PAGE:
Inconsiderately Polite

College Students' Views on Etiquette Online

Bye Bye to Books?

The two readings by J.D. Bolter, from his book Writing Space: Computers, Hypertext, and the Remediation of Print,  allowed me to further understand the transition from print to the digital age, which benefits me greatly because this is the topic I chose to write about for Dr. Tweedie’s Big Assignment in my Intro to Writing Arts class at Rowan University. Both of these chapters have allowed me to further support my thesis in that paper, that the concept of reading has changed with every new technology and will continue to change. As we have already learned from the previous modules of the Intro to Writing Arts class, people always argue against the newest technology, but what really stuck out to me was when Bolter stated “ printing did displace handwriting, in the sense that the printed book became the most highly valued form of writing.” (2). He goes on to explain later that the same thing has happened between printing and technology, “Both as authors and as readers, we still regard books and journals as the place to locate our most prestigious texts” (3) but the shift from print to the computer is still happening at a rapid pace.

I enjoyed reading these pieces by Bolter because it put into words exactly how I feel about the change between print and technology. There change is inevitable, and maybe printed text will still exist in my lifetime, but I truly believe one day it won’t. I also truly believe that is okay. Reading and writing has continuously adjusted with every new technology, so there is no reason that should not continue. In fact, writing itself was once considered a technology. Plato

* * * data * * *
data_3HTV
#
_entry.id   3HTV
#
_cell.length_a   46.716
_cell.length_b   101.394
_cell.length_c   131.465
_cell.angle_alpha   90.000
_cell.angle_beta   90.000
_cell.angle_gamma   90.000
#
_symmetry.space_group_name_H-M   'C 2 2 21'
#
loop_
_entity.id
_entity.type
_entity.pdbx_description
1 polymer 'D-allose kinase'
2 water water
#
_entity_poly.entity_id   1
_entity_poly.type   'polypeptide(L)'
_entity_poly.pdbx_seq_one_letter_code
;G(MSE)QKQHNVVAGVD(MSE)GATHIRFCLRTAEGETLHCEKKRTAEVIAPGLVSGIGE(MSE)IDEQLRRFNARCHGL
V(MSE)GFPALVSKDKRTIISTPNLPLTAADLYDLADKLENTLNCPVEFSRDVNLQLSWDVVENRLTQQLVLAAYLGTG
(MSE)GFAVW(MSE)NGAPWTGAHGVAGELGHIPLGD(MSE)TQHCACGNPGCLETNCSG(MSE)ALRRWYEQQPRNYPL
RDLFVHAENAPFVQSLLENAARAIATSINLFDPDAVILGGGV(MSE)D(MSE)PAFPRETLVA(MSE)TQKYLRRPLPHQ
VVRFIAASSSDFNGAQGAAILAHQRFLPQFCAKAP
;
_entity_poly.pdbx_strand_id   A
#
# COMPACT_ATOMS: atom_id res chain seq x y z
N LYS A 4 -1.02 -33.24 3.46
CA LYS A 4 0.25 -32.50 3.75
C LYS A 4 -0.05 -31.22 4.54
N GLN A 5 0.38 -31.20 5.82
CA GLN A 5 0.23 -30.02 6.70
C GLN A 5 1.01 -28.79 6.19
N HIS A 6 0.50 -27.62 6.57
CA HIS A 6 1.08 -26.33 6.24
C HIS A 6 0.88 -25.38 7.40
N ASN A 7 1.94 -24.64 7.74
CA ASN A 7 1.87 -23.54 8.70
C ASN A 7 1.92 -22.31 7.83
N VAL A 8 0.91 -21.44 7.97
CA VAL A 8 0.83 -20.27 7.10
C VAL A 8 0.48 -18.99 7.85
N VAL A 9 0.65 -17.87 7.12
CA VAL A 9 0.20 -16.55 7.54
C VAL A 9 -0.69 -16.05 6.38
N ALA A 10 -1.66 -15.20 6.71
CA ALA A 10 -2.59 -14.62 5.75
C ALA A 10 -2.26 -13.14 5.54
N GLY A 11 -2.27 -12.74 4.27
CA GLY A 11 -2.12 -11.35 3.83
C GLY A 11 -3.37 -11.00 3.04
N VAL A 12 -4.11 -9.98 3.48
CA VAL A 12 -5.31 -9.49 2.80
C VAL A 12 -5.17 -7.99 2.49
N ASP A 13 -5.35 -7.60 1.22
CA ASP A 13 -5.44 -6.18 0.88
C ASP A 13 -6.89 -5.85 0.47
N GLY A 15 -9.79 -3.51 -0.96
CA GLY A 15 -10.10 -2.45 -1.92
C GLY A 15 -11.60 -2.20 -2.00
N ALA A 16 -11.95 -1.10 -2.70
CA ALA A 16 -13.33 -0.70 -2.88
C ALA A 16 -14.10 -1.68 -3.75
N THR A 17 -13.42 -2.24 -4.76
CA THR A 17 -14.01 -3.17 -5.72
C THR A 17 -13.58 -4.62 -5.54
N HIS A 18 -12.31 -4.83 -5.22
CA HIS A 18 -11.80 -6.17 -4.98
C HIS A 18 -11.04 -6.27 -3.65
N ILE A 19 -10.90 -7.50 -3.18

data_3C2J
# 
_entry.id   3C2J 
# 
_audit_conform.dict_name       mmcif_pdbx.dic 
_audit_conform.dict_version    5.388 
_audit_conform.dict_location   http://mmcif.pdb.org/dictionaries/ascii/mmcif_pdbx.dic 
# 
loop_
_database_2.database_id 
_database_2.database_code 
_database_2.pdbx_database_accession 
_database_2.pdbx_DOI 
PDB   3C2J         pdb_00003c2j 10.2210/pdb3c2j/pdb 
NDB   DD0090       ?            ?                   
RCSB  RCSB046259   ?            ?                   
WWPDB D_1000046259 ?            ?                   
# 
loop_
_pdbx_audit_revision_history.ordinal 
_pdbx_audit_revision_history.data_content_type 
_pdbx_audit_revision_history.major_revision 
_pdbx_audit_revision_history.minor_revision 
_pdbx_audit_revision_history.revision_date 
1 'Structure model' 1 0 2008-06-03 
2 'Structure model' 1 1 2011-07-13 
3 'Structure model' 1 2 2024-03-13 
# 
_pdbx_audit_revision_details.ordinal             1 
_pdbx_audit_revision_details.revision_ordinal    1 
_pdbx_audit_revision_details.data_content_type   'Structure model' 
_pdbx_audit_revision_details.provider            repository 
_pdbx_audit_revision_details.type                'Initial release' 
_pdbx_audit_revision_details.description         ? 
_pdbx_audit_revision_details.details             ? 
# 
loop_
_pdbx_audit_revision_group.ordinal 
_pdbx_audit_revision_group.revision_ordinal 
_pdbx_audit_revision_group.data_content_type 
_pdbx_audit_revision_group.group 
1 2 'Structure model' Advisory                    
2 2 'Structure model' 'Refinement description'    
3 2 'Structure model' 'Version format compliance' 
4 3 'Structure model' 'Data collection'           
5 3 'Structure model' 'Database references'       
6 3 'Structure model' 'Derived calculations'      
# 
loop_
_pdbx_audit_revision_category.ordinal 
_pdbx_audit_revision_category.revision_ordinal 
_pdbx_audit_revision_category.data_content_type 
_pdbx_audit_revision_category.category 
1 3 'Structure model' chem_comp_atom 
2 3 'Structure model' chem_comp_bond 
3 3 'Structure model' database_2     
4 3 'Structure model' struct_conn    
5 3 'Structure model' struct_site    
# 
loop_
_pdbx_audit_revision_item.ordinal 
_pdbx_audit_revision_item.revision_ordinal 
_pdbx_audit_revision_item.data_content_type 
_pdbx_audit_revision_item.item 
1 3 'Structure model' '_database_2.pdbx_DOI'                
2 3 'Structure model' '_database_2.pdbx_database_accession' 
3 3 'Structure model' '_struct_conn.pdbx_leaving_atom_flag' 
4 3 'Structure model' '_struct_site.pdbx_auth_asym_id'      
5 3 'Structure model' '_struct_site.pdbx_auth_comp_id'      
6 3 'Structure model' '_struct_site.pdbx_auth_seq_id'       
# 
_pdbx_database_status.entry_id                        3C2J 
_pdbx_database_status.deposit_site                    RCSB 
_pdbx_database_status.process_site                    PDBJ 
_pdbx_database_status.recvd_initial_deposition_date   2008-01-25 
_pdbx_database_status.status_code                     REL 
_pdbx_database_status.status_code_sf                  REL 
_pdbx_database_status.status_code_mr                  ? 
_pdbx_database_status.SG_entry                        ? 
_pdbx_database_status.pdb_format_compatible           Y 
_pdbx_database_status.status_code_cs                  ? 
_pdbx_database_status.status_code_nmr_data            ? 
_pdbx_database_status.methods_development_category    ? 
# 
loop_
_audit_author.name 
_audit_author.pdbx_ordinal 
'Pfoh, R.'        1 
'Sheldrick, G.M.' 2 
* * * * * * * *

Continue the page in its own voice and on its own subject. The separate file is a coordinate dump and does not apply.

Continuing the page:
himself described the alphabet as a “techne” which is the greek root of technology (Bolter 15).

jban37lThe part of this reading that I found most interesting was when Bolter started to discuss the idea of writing being “virtual.” When I think of something being virtual, I immediately think of something that has to do with computers and the internet. However, Bolter states that, “ electronic writing may also be virtual, yet all previous writing technologies were virtual as well” (18).  I liked this thought because I feel that it further supports the transition from printed text to digital text is a natural transition for writing and should be a natural transition for humans.

My favorite quote from both of these chapters is when Bolter says, “Digital media are refashioning the printed book” (3). I believe that this quote sums up what I have read in these chapters. Digital media is changing how we read, how we produce written work, how we layout out written work, and many other aspects that relate to writing and reading.



Inconsiderately Polite

College Students' Views on Etiquette Online

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